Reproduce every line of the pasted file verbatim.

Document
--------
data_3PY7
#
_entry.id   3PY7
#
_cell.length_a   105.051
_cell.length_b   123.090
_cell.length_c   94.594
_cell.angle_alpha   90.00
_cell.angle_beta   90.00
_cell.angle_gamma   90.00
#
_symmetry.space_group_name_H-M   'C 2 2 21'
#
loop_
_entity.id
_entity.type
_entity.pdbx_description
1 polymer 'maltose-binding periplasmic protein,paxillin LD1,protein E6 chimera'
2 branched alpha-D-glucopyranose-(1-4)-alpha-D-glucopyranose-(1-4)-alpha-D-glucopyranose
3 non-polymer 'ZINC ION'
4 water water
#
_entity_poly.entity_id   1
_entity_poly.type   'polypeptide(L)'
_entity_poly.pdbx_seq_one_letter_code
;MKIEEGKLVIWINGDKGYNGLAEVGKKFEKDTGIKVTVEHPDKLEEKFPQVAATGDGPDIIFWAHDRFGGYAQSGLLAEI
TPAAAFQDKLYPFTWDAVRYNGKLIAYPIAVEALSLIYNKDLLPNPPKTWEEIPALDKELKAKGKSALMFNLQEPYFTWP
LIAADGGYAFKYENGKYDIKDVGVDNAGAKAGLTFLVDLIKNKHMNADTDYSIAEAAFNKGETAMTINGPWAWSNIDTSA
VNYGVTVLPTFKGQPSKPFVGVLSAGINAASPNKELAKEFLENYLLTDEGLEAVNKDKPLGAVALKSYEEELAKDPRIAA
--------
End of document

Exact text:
data_3PY7
#
_entry.id   3PY7
#
_cell.length_a   105.051
_cell.length_b   123.090
_cell.length_c   94.594
_cell.angle_alpha   90.00
_cell.angle_beta   90.00
_cell.angle_gamma   90.00
#
_symmetry.space_group_name_H-M   'C 2 2 21'
#
loop_
_entity.id
_entity.type
_entity.pdbx_description
1 polymer 'maltose-binding periplasmic protein,paxillin LD1,protein E6 chimera'
2 branched alpha-D-glucopyranose-(1-4)-alpha-D-glucopyranose-(1-4)-alpha-D-glucopyranose
3 non-polymer 'ZINC ION'
4 water water
#
_entity_poly.entity_id   1
_entity_poly.type   'polypeptide(L)'
_entity_poly.pdbx_seq_one_letter_code
;MKIEEGKLVIWINGDKGYNGLAEVGKKFEKDTGIKVTVEHPDKLEEKFPQVAATGDGPDIIFWAHDRFGGYAQSGLLAEI
TPAAAFQDKLYPFTWDAVRYNGKLIAYPIAVEALSLIYNKDLLPNPPKTWEEIPALDKELKAKGKSALMFNLQEPYFTWP
LIAADGGYAFKYENGKYDIKDVGVDNAGAKAGLTFLVDLIKNKHMNADTDYSIAEAAFNKGETAMTINGPWAWSNIDTSA
VNYGVTVLPTFKGQPSKPFVGVLSAGINAASPNKELAKEFLENYLLTDEGLEAVNKDKPLGAVALKSYEEELAKDPRIAA